I have been doing a great deal of thinking about distinctions. Within popular discourse, there is considerable confusion regarding the value of, or motives behind, the making of distinctions.
Much derision is directed towards any person or institution who disposes its use, as the act of distinguishing between someone or something as being not the same could lead to treating one differently than the other. This is promoted to be the root cause of cultural, political, religious, racial and gender strife. Indeed if one argues the merits of distinction-making then vitriolic charges of racism, sexism or elitism cannot be far behind.
There is in effect a bias against making distinctions and this bias is one of the most pernicious tenets of progressive public policymaking as it favors ideology over evidence, which drives destructive decision-making to the detriment of public health.
Plainly, the maniacal refusal of the U.S. Food and Drug Administration to make the obvious distinction that vaping is not smoking is dissuading smokers from making the switch, therefore putting lives in danger. Eschewing all evidence and defying all common sense the regulator continues to classify vapor products as tobacco products, even though tobacco is not found within.
Defying this distinction leaves millions of American smokers with the false impression that vaping is as harmful or even more harmful than smoking—fueling the ever-widening war against what many doctors, researchers, and public health advocates say is the single greatest tool to eradicate smoking.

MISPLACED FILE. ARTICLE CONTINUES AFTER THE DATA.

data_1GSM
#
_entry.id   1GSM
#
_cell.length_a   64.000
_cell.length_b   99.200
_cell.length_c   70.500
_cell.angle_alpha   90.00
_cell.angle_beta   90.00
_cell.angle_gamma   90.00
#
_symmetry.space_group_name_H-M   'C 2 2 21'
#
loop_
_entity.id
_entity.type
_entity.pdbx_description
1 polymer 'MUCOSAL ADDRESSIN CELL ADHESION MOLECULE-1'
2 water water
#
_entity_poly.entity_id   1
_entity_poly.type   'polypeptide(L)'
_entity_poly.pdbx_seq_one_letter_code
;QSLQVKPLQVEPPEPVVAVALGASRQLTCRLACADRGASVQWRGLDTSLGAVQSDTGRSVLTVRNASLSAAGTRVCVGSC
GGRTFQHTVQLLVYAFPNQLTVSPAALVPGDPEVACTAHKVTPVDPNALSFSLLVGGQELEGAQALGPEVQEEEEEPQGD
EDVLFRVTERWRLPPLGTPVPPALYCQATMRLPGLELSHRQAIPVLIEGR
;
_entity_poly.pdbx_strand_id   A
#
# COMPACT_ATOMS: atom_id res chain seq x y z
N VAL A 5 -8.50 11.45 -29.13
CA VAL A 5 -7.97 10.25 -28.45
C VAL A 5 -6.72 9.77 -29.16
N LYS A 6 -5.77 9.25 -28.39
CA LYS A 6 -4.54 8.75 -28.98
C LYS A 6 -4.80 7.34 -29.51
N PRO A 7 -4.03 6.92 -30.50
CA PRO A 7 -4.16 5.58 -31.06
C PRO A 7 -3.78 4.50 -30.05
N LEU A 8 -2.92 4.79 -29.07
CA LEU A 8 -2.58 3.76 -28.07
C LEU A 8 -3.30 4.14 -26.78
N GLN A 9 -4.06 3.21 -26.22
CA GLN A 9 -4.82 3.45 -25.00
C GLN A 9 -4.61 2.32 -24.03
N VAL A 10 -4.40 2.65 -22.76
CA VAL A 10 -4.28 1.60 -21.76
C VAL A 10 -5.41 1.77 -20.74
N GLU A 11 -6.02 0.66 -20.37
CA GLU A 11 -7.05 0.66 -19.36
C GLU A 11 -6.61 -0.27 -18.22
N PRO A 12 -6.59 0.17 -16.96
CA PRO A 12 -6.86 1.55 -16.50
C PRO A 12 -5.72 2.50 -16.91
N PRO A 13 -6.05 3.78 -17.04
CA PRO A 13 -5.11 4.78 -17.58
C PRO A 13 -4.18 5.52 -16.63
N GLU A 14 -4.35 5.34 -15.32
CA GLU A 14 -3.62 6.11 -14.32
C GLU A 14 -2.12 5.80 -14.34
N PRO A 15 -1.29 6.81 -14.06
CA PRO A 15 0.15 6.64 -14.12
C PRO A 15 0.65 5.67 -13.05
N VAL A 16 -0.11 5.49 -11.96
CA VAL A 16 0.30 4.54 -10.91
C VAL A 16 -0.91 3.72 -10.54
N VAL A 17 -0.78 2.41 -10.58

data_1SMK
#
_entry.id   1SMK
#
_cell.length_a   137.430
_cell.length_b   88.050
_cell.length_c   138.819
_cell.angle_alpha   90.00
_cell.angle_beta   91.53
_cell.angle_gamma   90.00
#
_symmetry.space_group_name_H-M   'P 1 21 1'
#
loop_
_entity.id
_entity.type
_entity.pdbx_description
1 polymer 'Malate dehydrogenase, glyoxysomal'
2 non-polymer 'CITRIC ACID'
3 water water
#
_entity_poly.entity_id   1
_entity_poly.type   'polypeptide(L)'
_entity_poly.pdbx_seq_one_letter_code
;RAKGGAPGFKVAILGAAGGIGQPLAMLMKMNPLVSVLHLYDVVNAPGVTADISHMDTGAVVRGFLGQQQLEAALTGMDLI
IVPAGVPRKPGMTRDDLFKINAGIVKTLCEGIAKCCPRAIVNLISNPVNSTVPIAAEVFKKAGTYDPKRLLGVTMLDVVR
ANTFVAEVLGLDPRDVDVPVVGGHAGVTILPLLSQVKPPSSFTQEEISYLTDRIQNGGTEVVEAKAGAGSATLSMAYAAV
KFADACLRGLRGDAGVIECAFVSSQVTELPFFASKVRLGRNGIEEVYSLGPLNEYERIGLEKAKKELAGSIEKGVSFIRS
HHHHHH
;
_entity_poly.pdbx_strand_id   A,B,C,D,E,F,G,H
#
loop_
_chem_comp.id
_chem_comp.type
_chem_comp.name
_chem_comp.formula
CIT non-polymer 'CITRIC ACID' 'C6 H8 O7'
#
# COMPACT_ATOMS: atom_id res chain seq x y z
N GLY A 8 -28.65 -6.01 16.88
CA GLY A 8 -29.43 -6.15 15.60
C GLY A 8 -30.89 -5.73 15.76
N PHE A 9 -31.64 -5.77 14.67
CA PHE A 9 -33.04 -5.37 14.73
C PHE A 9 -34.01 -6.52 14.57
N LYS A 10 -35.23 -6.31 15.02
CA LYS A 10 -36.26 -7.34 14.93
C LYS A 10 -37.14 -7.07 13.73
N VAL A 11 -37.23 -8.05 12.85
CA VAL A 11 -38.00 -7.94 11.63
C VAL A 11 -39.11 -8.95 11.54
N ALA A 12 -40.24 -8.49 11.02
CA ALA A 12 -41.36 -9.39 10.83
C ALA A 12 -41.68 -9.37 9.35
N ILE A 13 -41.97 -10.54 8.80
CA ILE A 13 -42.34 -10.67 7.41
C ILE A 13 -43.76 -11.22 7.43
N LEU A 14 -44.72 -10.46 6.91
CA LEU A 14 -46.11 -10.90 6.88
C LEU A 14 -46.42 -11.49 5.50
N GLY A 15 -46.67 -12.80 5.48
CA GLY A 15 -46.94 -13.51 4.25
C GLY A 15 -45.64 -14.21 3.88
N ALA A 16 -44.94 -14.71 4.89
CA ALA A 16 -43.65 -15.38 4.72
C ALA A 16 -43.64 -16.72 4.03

There is some truth behind the charge that distinctions are made based on prejudgments. When one identifies a difference it is usually based on previously held knowledge and experience. We recognize the color blue and are capable of discerning the difference between the color green; pardon to those with deficient color perception (and pardon to those offended by my distinction of deficient).
My point is, we do not need nor should we rely on a government regulator to pronounce that the sky is blue or the grass is green. These are distinctions individuals can make based on inherent understanding; much like the understanding that if something does not burn it cannot produce smoke. A fact wired into our DNA some 400,000 years ago when Man (poke) discovered fire.
Sadly, the forces behind the war on vaping will not let something so trivial as the facts to get in the way of their plans to keep the spigot flowing with big tobacco’s billion-dollar annual payoff. The Center for Tobacco Products, Truth Initiative, Campaign for Tobacco-Free Kids, American Cancer Society et al. are in business with big tobacco. Together with federal, state and local governments, they comprise an industry of industrial scale.
Perhaps progressives are right about distinctions: considering tobacco control and big tobacco, there is a distinction but without a difference.